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Bush’s v.p. pick has merit

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By choosing Dick Cheney as his running mate, GOP presidential hopeful George W. Bush has done something out of the ordinary in modern political thought. He has chosen someone on the basis of his ability to do the job.

Cheney does not come from a big state, guaranteeing a chunk of important electoral votes to the campaign. He does not ideologically represent a constituency that will guarantee a block of voters the main candidate could not attract on his own. He doesn't even bring a blast of charisma to the ticket.

What Cheney does bring is competence and a proven track record as secretary of defense during a major military undertaking. He brings, as his long-time friend Bill Frenzel told the New York Times, the confidence "that if anything happens to the president, the country will have a competent vice president to step in." Really, now, shouldn't that be the main consideration in choosing a running mate?

In other words, Bush appears to have chosen Cheney on merit. It will be interesting to see if Al Gore will do the same in choosing his own running mate.

From our vantage in the oft-forgotten West, the easy mistake would be to believe that Cheney, a former congressman from Wyoming, would bring a Western perspective to the White House — one that would keep some of the area's unique problems and concerns at the forefront of the administration. That would be a bit of wishful thinking. Cheney, no doubt, would have the influence to keep another Grand Staircase-Escalante disaster from occurring, but Bush isn't likely to begin pushing Westerners around in the first place. The truth is, Cheney is far removed from his days in Wyoming. His strength lies more in his experience as secretary of defense under President George Bush. It was then that he organized an invasion so thoroughly and completely that he was able to order out food and calmly watch it all unfold. Even though it stopped short of ousting Saddam Hussein, the military success of Desert Storm ranks among the most impressive in U.S. history.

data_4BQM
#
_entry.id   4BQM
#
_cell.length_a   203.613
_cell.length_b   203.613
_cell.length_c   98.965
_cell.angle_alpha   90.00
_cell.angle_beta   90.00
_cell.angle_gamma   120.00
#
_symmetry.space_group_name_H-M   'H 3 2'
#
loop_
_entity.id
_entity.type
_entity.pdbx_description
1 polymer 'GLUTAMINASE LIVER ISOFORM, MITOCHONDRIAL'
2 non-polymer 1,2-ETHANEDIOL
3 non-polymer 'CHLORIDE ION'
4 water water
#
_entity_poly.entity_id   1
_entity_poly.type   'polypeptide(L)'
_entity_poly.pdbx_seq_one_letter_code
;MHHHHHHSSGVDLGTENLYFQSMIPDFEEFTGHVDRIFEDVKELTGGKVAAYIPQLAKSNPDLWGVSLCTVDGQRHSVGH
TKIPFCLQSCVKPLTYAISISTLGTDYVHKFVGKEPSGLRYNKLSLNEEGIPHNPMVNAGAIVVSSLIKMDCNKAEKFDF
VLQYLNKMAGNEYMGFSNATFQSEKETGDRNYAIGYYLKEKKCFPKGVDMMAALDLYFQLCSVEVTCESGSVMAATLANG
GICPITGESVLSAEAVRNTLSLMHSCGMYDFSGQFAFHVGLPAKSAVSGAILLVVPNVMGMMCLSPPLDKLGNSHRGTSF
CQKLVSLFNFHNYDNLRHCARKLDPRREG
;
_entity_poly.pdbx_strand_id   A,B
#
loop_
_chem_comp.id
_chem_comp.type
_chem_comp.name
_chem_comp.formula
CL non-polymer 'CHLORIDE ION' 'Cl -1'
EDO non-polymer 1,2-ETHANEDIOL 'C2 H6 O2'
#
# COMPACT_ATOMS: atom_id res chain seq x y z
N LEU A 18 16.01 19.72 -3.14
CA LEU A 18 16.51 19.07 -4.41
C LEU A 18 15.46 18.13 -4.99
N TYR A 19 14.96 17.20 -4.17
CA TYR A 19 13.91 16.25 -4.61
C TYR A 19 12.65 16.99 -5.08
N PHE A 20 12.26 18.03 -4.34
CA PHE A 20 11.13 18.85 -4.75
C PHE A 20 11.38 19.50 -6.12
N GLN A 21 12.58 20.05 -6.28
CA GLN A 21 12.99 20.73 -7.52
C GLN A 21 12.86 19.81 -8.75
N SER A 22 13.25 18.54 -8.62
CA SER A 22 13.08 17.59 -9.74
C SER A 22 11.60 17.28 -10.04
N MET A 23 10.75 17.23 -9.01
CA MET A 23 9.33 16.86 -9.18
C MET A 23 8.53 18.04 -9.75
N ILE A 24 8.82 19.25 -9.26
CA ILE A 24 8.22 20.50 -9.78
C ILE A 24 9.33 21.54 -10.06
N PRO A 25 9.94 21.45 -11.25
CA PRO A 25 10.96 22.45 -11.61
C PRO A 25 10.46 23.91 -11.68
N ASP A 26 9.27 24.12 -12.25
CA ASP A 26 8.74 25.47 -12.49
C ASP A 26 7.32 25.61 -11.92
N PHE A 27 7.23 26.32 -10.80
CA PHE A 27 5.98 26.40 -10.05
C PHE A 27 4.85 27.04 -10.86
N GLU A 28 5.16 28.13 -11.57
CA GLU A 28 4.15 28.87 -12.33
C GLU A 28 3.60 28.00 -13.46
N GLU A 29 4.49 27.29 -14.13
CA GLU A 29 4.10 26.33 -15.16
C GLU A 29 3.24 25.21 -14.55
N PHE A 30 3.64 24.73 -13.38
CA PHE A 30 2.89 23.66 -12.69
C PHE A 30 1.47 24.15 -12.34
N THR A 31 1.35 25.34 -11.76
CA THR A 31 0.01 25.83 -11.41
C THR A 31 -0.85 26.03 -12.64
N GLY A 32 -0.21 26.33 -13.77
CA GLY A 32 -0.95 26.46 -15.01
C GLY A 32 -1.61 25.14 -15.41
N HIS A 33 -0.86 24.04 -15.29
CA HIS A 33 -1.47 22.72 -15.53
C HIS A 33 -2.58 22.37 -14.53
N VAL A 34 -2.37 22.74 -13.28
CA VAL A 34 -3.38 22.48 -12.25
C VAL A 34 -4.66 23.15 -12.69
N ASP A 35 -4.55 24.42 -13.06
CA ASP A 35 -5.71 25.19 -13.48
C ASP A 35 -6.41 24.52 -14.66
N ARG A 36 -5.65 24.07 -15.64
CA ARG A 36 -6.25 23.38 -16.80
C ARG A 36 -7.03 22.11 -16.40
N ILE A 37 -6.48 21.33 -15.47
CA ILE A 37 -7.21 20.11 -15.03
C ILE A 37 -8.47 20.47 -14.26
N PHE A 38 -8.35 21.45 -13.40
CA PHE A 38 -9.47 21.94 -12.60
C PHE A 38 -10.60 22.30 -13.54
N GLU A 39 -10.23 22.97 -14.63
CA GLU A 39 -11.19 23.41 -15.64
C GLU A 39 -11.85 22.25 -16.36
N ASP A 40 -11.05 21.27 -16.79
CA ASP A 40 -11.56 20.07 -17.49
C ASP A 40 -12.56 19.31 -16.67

Friends and opponents alike describe Cheney as supremely confident yet affable; the kind of person who has the ability to earn the respect and trust of those who otherwise disagree with his positions. His White House experience goes back to the Ford administration, when Cheney was chief of staff at the tender age of 34. He brings a level of knowledge and insider street smarts that George W. Bush lacks.

All in all, it was an impressive choice — one that puts a lot of pressure on the Democratic ticket.